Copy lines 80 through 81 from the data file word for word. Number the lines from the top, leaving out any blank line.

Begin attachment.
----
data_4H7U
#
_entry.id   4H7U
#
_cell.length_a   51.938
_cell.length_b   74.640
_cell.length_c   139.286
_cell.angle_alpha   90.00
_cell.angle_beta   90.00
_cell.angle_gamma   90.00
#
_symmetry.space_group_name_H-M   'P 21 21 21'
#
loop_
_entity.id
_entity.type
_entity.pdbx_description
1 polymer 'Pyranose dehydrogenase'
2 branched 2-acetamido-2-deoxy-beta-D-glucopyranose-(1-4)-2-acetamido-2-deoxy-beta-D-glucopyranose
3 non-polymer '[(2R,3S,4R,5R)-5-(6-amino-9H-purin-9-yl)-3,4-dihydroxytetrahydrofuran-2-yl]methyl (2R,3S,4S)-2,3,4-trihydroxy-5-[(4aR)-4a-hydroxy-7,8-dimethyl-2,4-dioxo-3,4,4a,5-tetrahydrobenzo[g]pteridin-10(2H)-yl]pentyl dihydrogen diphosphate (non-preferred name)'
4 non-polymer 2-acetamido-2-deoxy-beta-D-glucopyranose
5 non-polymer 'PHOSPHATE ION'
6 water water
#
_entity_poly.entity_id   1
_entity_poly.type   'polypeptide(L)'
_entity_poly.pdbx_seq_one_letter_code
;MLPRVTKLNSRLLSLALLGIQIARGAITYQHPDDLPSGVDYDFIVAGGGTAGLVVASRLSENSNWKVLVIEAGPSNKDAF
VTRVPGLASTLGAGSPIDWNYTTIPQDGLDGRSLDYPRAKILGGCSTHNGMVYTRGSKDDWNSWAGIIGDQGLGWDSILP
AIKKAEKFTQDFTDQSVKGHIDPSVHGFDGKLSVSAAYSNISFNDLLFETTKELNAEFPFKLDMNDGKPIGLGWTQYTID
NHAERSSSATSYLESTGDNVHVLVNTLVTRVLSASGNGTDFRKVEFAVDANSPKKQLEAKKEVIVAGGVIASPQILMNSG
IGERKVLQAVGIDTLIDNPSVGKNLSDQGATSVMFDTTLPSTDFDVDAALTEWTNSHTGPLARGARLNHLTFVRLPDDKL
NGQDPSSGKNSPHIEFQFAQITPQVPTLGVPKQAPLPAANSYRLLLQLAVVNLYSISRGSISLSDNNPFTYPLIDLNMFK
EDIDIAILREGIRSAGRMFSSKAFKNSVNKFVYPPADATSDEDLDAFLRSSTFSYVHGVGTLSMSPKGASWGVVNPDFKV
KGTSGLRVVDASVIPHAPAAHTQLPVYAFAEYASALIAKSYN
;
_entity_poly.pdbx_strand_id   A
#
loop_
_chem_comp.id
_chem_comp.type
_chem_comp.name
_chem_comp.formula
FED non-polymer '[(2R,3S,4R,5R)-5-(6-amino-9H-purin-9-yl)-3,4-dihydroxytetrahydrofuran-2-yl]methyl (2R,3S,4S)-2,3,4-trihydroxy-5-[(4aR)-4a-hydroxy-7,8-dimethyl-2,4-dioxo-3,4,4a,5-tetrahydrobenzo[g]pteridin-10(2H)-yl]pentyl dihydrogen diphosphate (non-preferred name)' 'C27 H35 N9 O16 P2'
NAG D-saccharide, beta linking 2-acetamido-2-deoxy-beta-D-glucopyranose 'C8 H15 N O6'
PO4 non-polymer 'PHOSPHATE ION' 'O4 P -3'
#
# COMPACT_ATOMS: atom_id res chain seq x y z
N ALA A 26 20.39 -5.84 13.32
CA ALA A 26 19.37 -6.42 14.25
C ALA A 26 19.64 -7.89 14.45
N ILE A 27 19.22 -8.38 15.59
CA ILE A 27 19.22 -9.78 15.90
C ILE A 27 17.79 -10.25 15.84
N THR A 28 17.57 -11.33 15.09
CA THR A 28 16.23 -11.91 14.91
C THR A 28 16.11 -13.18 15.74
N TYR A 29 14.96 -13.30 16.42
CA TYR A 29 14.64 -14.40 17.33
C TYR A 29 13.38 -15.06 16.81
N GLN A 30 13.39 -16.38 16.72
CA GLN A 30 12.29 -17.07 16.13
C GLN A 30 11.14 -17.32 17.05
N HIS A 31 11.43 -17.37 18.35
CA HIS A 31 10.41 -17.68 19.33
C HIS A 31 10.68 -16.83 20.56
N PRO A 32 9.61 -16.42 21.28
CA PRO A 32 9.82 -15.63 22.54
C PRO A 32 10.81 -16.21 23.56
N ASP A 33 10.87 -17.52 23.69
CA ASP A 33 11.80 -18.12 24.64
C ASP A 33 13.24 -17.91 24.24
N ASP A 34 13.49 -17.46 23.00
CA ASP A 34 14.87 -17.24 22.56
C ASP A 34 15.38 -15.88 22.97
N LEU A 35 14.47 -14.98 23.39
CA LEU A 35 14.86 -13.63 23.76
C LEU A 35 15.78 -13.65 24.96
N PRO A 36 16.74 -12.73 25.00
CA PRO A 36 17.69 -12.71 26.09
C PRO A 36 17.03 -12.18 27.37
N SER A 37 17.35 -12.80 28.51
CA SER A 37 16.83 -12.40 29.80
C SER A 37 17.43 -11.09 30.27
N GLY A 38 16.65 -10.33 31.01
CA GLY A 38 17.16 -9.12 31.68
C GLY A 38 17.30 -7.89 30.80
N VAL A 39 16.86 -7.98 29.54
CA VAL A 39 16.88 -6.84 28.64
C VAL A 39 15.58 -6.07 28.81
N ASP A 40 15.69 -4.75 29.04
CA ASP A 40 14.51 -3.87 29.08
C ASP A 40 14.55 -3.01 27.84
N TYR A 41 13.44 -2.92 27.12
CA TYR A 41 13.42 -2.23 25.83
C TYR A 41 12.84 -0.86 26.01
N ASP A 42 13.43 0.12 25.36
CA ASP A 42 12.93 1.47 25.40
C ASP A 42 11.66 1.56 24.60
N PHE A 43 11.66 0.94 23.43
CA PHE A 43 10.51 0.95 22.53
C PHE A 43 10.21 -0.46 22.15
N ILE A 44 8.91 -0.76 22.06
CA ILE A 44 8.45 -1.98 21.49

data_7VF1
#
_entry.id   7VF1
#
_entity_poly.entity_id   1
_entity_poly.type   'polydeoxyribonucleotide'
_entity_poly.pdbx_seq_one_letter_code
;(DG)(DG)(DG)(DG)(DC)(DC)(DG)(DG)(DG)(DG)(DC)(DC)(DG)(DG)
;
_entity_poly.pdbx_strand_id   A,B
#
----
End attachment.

CA PRO A 36 17.69 -12.71 26.09
C PRO A 36 17.03 -12.18 27.37